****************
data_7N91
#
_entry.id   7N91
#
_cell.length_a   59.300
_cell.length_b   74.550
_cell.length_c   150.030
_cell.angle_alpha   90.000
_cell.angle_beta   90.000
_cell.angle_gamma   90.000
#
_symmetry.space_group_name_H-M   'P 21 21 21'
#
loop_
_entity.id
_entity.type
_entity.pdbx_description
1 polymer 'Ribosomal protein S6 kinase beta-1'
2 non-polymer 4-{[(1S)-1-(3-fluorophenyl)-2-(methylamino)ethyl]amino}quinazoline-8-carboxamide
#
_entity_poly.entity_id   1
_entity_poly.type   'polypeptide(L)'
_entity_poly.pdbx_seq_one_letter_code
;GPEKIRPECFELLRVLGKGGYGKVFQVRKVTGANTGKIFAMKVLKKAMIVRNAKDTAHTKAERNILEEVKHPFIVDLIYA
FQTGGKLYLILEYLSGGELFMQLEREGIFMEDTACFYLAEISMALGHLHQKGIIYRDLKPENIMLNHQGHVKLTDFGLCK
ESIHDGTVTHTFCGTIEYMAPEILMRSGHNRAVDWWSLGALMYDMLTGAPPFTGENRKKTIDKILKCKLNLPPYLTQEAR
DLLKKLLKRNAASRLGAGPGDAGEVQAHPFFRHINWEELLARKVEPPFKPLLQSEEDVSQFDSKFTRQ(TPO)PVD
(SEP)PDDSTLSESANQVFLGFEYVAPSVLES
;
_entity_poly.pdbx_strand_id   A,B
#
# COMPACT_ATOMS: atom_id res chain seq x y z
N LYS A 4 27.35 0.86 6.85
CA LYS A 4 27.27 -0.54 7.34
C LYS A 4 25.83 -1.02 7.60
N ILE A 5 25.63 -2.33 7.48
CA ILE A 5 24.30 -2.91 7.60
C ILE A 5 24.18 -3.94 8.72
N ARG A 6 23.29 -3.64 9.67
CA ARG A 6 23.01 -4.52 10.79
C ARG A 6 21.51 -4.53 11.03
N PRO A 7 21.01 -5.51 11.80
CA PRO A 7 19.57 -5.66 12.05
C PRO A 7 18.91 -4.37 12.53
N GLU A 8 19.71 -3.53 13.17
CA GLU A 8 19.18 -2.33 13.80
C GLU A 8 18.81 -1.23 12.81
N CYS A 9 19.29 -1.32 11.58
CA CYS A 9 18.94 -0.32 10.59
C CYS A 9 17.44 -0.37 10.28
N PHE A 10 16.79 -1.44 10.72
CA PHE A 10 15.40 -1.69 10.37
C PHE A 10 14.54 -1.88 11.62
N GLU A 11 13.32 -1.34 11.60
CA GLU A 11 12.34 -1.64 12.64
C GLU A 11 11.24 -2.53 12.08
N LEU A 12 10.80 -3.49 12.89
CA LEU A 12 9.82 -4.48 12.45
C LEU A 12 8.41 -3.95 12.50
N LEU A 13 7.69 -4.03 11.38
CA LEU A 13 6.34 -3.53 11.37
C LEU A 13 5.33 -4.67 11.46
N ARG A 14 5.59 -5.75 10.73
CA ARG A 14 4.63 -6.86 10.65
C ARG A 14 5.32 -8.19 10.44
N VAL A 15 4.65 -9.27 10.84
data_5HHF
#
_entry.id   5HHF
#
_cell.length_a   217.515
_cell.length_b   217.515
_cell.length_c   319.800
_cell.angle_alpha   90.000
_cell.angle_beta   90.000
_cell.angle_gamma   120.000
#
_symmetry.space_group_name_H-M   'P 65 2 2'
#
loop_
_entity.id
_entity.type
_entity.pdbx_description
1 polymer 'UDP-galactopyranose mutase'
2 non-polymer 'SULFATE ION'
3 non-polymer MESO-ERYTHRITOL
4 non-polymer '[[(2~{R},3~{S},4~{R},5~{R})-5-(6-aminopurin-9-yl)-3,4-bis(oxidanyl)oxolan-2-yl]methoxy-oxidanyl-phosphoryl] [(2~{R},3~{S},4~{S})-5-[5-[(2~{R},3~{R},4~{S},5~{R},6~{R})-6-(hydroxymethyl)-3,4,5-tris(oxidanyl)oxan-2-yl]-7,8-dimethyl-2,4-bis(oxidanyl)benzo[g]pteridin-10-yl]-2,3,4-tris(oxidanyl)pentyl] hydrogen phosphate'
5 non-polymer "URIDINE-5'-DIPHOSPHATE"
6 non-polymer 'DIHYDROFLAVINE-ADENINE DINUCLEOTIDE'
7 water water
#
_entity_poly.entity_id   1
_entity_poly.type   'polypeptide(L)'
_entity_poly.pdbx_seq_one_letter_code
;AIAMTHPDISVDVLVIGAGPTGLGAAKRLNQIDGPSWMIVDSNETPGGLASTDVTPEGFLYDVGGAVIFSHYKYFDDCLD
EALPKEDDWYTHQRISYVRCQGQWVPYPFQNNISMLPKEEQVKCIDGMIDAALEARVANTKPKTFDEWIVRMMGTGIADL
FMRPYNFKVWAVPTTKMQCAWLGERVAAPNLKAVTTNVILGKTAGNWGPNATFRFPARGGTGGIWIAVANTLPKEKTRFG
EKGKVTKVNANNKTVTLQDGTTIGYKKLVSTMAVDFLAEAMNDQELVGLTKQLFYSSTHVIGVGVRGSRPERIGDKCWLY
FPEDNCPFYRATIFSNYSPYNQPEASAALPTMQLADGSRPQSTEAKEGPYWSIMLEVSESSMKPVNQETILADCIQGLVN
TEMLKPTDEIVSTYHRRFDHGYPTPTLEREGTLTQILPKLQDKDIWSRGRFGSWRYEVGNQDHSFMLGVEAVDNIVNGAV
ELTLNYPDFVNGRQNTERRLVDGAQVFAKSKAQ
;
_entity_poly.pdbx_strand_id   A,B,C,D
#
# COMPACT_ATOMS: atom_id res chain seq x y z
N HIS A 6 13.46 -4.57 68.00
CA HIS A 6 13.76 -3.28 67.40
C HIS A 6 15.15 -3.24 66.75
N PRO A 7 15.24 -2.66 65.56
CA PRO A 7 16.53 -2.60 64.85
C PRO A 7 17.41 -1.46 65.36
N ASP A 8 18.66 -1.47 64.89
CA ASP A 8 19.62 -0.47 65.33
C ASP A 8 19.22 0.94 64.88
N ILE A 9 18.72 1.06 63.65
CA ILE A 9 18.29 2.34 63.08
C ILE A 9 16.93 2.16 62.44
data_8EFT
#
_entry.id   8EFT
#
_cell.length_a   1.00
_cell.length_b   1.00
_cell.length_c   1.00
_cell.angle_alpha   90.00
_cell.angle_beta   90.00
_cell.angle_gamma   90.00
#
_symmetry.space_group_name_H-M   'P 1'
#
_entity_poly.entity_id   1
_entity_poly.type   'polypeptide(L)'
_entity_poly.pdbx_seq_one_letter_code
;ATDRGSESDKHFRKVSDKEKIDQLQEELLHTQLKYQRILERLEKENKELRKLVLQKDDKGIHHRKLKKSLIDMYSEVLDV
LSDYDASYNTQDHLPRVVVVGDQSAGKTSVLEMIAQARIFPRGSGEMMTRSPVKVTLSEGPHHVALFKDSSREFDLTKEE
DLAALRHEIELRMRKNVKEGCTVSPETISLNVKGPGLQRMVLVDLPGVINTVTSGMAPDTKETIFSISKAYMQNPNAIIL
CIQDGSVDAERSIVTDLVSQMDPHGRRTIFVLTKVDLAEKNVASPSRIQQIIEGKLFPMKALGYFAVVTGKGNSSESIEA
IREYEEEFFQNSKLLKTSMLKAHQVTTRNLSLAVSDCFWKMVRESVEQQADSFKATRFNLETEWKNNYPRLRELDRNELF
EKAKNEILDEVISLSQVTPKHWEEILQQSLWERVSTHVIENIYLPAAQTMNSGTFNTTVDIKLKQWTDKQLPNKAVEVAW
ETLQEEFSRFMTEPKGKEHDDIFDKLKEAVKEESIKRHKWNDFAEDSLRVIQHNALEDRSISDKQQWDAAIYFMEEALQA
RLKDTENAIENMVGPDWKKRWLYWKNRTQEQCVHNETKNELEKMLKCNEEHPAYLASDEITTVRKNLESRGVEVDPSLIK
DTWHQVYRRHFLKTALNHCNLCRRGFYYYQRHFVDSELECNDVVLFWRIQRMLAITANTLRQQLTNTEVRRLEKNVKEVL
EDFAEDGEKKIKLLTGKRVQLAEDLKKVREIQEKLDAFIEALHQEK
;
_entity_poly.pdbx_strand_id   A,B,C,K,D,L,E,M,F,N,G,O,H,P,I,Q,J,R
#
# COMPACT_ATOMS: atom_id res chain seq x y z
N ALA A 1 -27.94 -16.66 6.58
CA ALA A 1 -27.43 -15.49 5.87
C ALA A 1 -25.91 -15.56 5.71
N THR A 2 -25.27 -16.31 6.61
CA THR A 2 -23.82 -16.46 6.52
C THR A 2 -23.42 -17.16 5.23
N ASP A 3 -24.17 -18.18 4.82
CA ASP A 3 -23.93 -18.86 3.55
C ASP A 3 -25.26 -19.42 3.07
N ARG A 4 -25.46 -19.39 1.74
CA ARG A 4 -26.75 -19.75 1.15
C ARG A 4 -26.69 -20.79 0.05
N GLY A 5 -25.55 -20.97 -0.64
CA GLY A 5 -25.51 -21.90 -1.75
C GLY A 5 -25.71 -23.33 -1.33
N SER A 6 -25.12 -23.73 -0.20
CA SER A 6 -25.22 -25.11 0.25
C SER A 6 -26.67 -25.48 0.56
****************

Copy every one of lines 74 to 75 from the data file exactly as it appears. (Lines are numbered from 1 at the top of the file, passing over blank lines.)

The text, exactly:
_cell.angle_alpha   90.000
_cell.angle_beta   90.000